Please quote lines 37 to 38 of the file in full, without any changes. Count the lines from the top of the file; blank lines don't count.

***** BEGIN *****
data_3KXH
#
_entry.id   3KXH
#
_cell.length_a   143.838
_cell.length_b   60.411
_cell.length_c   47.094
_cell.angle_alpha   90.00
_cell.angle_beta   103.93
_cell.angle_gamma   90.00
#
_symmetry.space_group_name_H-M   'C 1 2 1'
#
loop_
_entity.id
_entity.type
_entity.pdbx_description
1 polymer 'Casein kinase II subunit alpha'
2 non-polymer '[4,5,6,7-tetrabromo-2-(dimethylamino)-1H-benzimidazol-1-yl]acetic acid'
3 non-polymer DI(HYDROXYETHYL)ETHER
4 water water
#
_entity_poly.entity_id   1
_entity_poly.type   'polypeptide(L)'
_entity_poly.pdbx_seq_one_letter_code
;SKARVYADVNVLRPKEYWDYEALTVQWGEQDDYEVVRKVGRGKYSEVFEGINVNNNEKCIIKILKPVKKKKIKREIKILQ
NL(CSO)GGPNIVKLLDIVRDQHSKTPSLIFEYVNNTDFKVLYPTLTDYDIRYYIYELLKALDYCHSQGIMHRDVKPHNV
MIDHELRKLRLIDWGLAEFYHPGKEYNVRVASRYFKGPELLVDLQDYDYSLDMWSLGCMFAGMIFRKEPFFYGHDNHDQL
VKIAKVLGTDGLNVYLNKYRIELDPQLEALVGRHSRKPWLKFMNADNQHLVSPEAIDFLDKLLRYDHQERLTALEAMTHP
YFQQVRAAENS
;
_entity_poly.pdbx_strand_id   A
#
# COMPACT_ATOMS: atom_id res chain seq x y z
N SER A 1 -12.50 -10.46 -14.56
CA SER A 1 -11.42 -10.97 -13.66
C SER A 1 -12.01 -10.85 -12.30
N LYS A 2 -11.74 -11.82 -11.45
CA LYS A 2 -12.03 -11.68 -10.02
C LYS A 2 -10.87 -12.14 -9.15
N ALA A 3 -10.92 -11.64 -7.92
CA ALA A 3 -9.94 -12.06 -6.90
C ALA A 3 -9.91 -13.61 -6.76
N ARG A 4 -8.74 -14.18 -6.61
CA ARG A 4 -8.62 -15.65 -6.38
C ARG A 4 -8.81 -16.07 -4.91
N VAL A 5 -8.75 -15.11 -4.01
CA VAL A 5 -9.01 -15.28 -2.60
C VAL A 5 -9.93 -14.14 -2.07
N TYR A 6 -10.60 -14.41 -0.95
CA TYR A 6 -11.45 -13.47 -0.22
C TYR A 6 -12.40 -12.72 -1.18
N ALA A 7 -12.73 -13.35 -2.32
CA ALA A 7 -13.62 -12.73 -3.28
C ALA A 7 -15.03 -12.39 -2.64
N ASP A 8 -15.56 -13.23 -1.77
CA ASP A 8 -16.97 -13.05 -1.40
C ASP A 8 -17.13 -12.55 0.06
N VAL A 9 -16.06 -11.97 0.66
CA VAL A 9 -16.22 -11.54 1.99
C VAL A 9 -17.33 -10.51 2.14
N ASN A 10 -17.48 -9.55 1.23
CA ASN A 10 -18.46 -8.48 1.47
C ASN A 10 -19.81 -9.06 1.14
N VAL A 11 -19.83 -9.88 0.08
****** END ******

C SER A 1 -12.01 -10.85 -12.30
N LYS A 2 -11.74 -11.82 -11.45